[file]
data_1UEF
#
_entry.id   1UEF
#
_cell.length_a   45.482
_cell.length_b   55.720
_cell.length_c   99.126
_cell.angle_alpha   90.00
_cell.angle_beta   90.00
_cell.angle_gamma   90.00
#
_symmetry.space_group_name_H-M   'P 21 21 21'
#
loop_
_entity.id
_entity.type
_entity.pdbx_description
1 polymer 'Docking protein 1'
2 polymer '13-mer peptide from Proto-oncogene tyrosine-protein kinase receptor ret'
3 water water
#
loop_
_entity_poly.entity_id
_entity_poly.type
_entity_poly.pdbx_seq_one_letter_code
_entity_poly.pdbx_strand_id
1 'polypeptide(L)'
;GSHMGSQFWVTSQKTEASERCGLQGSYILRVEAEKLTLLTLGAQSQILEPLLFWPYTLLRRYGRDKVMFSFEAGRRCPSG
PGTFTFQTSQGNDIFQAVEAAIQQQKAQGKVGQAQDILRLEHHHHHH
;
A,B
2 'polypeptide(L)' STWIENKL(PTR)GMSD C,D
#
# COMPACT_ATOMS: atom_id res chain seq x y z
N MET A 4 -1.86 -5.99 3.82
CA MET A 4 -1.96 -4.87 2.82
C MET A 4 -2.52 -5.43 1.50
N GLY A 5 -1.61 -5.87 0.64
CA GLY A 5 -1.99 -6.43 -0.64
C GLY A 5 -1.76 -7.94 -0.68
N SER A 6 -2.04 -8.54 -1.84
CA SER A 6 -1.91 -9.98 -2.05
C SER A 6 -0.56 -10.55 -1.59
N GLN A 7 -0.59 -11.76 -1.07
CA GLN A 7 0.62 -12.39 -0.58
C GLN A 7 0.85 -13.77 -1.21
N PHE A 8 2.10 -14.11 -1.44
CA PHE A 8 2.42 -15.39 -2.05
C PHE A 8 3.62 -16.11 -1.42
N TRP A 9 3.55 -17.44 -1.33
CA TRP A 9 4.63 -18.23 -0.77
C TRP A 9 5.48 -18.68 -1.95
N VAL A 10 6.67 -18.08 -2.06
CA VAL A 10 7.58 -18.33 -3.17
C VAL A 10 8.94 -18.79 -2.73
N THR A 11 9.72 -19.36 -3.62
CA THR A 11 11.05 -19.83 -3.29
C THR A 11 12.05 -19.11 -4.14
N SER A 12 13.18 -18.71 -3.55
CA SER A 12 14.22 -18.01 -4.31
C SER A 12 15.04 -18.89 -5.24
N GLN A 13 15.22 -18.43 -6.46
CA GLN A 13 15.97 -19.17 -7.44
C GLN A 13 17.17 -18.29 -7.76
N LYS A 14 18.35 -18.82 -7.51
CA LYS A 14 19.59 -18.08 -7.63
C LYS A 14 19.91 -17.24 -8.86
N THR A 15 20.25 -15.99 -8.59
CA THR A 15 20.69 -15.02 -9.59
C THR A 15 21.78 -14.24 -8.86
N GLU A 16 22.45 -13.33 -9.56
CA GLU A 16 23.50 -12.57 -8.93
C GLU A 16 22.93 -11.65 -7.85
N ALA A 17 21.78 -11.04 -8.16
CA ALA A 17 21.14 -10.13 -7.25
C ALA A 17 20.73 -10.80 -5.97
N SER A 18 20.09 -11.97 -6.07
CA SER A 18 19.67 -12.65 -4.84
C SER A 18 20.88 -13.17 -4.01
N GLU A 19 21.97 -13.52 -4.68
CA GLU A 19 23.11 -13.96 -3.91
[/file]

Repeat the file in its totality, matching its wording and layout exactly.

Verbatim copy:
data_1UEF
#
_entry.id   1UEF
#
_cell.length_a   45.482
_cell.length_b   55.720
_cell.length_c   99.126
_cell.angle_alpha   90.00
_cell.angle_beta   90.00
_cell.angle_gamma   90.00
#
_symmetry.space_group_name_H-M   'P 21 21 21'
#
loop_
_entity.id
_entity.type
_entity.pdbx_description
1 polymer 'Docking protein 1'
2 polymer '13-mer peptide from Proto-oncogene tyrosine-protein kinase receptor ret'
3 water water
#
loop_
_entity_poly.entity_id
_entity_poly.type
_entity_poly.pdbx_seq_one_letter_code
_entity_poly.pdbx_strand_id
1 'polypeptide(L)'
;GSHMGSQFWVTSQKTEASERCGLQGSYILRVEAEKLTLLTLGAQSQILEPLLFWPYTLLRRYGRDKVMFSFEAGRRCPSG
PGTFTFQTSQGNDIFQAVEAAIQQQKAQGKVGQAQDILRLEHHHHHH
;
A,B
2 'polypeptide(L)' STWIENKL(PTR)GMSD C,D
#
# COMPACT_ATOMS: atom_id res chain seq x y z
N MET A 4 -1.86 -5.99 3.82
CA MET A 4 -1.96 -4.87 2.82
C MET A 4 -2.52 -5.43 1.50
N GLY A 5 -1.61 -5.87 0.64
CA GLY A 5 -1.99 -6.43 -0.64
C GLY A 5 -1.76 -7.94 -0.68
N SER A 6 -2.04 -8.54 -1.84
CA SER A 6 -1.91 -9.98 -2.05
C SER A 6 -0.56 -10.55 -1.59
N GLN A 7 -0.59 -11.76 -1.07
CA GLN A 7 0.62 -12.39 -0.58
C GLN A 7 0.85 -13.77 -1.21
N PHE A 8 2.10 -14.11 -1.44
CA PHE A 8 2.42 -15.39 -2.05
C PHE A 8 3.62 -16.11 -1.42
N TRP A 9 3.55 -17.44 -1.33
CA TRP A 9 4.63 -18.23 -0.77
C TRP A 9 5.48 -18.68 -1.95
N VAL A 10 6.67 -18.08 -2.06
CA VAL A 10 7.58 -18.33 -3.17
C VAL A 10 8.94 -18.79 -2.73
N THR A 11 9.72 -19.36 -3.62
CA THR A 11 11.05 -19.83 -3.29
C THR A 11 12.05 -19.11 -4.14
N SER A 12 13.18 -18.71 -3.55
CA SER A 12 14.22 -18.01 -4.31
C SER A 12 15.04 -18.89 -5.24
N GLN A 13 15.22 -18.43 -6.46
CA GLN A 13 15.97 -19.17 -7.44
C GLN A 13 17.17 -18.29 -7.76
N LYS A 14 18.35 -18.82 -7.51
CA LYS A 14 19.59 -18.08 -7.63
C LYS A 14 19.91 -17.24 -8.86
N THR A 15 20.25 -15.99 -8.59
CA THR A 15 20.69 -15.02 -9.59
C THR A 15 21.78 -14.24 -8.86
N GLU A 16 22.45 -13.33 -9.56
CA GLU A 16 23.50 -12.57 -8.93
C GLU A 16 22.93 -11.65 -7.85
N ALA A 17 21.78 -11.04 -8.16
CA ALA A 17 21.14 -10.13 -7.25
C ALA A 17 20.73 -10.80 -5.97
N SER A 18 20.09 -11.97 -6.07
CA SER A 18 19.67 -12.65 -4.84
C SER A 18 20.88 -13.17 -4.01
N GLU A 19 21.97 -13.52 -4.68
CA GLU A 19 23.11 -13.96 -3.91